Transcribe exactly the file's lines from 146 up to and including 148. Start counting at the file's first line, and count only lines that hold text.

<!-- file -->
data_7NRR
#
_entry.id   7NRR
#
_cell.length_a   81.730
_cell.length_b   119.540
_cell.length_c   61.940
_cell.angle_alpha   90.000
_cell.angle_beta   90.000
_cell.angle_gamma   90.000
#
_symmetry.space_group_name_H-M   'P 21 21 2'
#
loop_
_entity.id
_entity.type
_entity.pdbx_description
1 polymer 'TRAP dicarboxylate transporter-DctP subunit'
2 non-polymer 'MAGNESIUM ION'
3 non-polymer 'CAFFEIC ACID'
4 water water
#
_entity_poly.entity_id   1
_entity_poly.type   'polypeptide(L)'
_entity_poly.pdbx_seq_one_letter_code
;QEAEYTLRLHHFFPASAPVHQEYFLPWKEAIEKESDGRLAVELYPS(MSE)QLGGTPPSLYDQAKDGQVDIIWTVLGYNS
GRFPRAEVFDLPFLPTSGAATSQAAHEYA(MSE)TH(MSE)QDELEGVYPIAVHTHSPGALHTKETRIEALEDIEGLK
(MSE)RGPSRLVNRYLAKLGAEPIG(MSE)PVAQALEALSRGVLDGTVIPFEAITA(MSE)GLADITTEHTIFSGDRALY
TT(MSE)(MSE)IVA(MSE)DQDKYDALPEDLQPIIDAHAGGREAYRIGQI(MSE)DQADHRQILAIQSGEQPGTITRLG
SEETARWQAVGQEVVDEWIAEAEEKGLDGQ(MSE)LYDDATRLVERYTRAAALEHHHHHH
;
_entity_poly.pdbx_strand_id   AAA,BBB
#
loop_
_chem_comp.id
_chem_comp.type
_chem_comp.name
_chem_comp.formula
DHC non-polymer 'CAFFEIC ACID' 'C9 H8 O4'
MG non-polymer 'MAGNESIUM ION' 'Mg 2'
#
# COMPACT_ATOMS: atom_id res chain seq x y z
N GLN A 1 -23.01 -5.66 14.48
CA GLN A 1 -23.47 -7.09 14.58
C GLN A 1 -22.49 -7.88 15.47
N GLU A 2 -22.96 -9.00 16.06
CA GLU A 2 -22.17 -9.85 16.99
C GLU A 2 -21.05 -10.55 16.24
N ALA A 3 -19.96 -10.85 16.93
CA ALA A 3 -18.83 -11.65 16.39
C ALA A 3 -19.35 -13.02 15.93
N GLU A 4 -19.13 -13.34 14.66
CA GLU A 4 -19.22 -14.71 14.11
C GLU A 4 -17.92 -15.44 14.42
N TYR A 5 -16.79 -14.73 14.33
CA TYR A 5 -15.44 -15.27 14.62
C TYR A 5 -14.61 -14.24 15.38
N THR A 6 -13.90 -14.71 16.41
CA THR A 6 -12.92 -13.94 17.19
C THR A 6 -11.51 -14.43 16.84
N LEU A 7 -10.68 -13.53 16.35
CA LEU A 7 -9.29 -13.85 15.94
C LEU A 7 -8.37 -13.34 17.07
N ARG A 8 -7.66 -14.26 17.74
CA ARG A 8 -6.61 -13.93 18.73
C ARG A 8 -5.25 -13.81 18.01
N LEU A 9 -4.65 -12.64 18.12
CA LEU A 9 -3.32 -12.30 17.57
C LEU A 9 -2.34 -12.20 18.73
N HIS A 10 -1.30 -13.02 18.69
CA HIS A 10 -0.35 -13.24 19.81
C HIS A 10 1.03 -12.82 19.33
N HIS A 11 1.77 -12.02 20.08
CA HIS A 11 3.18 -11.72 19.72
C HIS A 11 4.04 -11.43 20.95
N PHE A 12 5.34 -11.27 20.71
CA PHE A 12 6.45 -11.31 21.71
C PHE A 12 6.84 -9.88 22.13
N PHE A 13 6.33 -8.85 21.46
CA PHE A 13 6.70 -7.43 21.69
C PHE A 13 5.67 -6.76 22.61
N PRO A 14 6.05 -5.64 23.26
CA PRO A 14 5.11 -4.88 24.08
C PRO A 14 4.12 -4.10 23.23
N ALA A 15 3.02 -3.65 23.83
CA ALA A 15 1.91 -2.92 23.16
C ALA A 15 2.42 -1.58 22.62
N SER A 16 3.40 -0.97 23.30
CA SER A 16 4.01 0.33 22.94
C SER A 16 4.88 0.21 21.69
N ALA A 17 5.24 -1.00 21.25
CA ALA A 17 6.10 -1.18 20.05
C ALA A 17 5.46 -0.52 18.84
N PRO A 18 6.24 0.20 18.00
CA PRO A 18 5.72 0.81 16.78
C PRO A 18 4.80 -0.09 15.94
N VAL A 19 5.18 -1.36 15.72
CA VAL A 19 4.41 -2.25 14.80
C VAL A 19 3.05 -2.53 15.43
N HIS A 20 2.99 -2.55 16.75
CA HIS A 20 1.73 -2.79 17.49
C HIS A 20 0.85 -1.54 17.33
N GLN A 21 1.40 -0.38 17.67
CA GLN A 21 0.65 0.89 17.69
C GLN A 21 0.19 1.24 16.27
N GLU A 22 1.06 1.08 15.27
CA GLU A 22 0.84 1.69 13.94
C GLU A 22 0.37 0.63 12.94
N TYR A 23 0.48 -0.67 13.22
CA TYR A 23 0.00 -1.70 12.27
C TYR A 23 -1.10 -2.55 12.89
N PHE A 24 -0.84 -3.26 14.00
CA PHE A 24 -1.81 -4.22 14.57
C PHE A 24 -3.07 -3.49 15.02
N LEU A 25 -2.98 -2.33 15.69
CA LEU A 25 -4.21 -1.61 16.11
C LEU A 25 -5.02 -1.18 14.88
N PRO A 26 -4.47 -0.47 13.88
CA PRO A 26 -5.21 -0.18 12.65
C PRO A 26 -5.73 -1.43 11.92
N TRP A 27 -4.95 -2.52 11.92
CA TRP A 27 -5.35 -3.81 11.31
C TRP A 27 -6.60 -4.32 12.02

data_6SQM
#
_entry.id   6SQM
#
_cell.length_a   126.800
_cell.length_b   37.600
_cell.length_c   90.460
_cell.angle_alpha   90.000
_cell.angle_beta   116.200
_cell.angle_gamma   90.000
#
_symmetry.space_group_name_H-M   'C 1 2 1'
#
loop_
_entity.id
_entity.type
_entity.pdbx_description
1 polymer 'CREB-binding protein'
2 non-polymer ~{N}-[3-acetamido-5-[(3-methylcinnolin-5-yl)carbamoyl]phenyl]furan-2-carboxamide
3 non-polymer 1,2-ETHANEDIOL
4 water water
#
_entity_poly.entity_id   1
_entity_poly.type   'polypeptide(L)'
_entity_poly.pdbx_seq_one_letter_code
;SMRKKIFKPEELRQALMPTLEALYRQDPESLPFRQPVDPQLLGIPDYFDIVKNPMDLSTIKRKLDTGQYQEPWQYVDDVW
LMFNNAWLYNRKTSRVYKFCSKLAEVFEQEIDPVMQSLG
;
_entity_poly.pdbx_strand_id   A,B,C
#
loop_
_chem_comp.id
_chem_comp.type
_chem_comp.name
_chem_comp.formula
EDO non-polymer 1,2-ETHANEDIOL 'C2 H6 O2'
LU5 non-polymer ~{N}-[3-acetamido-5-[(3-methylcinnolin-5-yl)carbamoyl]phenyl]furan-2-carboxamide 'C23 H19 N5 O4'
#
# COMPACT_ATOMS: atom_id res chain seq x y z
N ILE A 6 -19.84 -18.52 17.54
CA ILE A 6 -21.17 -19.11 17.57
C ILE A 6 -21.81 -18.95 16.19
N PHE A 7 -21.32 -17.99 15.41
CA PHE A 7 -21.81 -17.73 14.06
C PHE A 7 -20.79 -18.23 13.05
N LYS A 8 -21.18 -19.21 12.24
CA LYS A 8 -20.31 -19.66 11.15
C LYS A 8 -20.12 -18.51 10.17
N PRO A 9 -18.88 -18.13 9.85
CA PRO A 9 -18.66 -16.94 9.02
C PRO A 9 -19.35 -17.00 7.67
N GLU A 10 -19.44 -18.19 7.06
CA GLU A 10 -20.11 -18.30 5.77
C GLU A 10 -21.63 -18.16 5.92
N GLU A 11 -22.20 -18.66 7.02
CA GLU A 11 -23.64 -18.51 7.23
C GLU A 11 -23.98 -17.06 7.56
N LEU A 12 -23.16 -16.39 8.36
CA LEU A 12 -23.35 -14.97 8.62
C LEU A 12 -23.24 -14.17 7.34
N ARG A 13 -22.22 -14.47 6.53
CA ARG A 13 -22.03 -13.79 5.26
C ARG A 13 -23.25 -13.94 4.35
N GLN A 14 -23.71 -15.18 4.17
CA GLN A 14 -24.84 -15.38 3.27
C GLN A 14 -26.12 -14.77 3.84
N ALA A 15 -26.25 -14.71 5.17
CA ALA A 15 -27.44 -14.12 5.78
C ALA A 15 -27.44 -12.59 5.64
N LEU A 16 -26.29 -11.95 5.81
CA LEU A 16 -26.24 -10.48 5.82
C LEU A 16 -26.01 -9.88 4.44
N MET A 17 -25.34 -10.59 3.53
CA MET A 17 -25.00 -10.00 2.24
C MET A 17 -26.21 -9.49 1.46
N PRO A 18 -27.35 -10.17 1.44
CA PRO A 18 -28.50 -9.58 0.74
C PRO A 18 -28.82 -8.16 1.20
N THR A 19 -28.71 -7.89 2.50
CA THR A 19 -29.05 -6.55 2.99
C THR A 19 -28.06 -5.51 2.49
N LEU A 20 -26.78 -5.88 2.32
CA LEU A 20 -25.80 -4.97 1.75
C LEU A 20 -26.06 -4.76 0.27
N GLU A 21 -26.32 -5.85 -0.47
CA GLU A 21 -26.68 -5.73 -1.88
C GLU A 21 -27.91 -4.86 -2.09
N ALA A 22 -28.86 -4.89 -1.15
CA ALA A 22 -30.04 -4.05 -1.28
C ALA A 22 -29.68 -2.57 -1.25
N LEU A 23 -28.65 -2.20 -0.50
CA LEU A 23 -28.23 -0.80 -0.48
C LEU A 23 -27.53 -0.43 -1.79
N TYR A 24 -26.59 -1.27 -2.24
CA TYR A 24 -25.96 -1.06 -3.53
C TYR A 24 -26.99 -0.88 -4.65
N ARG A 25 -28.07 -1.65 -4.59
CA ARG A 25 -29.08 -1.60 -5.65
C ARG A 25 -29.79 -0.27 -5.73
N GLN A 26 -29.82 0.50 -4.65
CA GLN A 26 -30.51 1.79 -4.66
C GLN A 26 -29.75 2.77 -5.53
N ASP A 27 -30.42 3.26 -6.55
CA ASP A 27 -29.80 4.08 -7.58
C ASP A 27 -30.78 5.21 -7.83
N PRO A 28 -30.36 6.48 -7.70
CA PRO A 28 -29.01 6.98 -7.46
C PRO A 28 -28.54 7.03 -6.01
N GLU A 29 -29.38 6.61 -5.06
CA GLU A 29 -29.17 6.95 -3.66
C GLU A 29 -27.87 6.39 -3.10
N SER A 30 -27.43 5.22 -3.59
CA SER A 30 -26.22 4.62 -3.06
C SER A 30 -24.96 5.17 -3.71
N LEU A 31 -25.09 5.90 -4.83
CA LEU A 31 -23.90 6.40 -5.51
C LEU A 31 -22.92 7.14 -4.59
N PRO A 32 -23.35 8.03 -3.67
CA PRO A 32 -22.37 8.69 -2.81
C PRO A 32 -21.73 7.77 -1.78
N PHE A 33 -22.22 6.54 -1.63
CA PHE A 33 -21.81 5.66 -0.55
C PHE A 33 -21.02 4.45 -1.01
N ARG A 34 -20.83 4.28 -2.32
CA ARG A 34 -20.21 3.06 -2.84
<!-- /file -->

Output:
_entity_poly.entity_id   1
_entity_poly.type   'polypeptide(L)'
_entity_poly.pdbx_seq_one_letter_code